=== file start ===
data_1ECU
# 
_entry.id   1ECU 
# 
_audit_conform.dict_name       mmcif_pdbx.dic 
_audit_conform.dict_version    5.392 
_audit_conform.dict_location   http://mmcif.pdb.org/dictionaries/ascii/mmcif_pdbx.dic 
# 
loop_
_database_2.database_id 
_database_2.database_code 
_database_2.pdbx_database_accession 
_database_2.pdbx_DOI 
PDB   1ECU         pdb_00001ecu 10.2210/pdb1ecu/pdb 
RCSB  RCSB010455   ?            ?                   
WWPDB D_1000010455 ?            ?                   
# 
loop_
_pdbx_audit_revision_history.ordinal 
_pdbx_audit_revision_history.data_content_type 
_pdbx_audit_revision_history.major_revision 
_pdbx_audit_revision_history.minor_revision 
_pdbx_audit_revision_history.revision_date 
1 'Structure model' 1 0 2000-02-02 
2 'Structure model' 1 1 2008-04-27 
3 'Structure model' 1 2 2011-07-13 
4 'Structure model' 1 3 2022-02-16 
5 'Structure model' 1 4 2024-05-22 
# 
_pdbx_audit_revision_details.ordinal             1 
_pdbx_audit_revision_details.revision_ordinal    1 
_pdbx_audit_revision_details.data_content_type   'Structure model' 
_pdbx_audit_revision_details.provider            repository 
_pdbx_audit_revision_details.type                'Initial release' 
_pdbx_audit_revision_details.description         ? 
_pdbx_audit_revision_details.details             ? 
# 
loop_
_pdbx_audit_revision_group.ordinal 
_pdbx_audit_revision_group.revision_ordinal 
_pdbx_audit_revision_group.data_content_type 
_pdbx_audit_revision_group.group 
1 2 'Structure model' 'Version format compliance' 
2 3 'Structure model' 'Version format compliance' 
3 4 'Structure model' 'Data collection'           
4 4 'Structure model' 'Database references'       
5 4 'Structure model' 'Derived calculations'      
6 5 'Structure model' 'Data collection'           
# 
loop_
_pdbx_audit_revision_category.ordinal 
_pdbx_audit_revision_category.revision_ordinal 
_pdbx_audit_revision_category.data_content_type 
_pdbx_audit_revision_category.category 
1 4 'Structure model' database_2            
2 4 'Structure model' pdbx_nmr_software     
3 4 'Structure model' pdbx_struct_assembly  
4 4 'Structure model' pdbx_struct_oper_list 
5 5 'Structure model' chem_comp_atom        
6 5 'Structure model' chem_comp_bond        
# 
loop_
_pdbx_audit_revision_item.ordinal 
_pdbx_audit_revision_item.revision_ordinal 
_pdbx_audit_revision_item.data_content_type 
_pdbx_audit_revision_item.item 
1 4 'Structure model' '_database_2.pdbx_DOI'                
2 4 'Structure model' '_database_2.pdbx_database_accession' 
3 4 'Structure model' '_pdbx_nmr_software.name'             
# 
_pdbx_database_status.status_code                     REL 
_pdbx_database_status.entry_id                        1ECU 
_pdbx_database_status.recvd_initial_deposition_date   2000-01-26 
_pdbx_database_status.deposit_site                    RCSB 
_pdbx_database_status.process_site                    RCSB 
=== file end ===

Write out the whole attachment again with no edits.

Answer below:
data_1ECU
# 
_entry.id   1ECU 
# 
_audit_conform.dict_name       mmcif_pdbx.dic 
_audit_conform.dict_version    5.392 
_audit_conform.dict_location   http://mmcif.pdb.org/dictionaries/ascii/mmcif_pdbx.dic 
# 
loop_
_database_2.database_id 
_database_2.database_code 
_database_2.pdbx_database_accession 
_database_2.pdbx_DOI 
PDB   1ECU         pdb_00001ecu 10.2210/pdb1ecu/pdb 
RCSB  RCSB010455   ?            ?                   
WWPDB D_1000010455 ?            ?                   
# 
loop_
_pdbx_audit_revision_history.ordinal 
_pdbx_audit_revision_history.data_content_type 
_pdbx_audit_revision_history.major_revision 
_pdbx_audit_revision_history.minor_revision 
_pdbx_audit_revision_history.revision_date 
1 'Structure model' 1 0 2000-02-02 
2 'Structure model' 1 1 2008-04-27 
3 'Structure model' 1 2 2011-07-13 
4 'Structure model' 1 3 2022-02-16 
5 'Structure model' 1 4 2024-05-22 
# 
_pdbx_audit_revision_details.ordinal             1 
_pdbx_audit_revision_details.revision_ordinal    1 
_pdbx_audit_revision_details.data_content_type   'Structure model' 
_pdbx_audit_revision_details.provider            repository 
_pdbx_audit_revision_details.type                'Initial release' 
_pdbx_audit_revision_details.description         ? 
_pdbx_audit_revision_details.details             ? 
# 
loop_
_pdbx_audit_revision_group.ordinal 
_pdbx_audit_revision_group.revision_ordinal 
_pdbx_audit_revision_group.data_content_type 
_pdbx_audit_revision_group.group 
1 2 'Structure model' 'Version format compliance' 
2 3 'Structure model' 'Version format compliance' 
3 4 'Structure model' 'Data collection'           
4 4 'Structure model' 'Database references'       
5 4 'Structure model' 'Derived calculations'      
6 5 'Structure model' 'Data collection'           
# 
loop_
_pdbx_audit_revision_category.ordinal 
_pdbx_audit_revision_category.revision_ordinal 
_pdbx_audit_revision_category.data_content_type 
_pdbx_audit_revision_category.category 
1 4 'Structure model' database_2            
2 4 'Structure model' pdbx_nmr_software     
3 4 'Structure model' pdbx_struct_assembly  
4 4 'Structure model' pdbx_struct_oper_list 
5 5 'Structure model' chem_comp_atom        
6 5 'Structure model' chem_comp_bond        
# 
loop_
_pdbx_audit_revision_item.ordinal 
_pdbx_audit_revision_item.revision_ordinal 
_pdbx_audit_revision_item.data_content_type 
_pdbx_audit_revision_item.item 
1 4 'Structure model' '_database_2.pdbx_DOI'                
2 4 'Structure model' '_database_2.pdbx_database_accession' 
3 4 'Structure model' '_pdbx_nmr_software.name'             
# 
_pdbx_database_status.status_code                     REL 
_pdbx_database_status.entry_id                        1ECU 
_pdbx_database_status.recvd_initial_deposition_date   2000-01-26 
_pdbx_database_status.deposit_site                    RCSB 
_pdbx_database_status.process_site                    RCSB 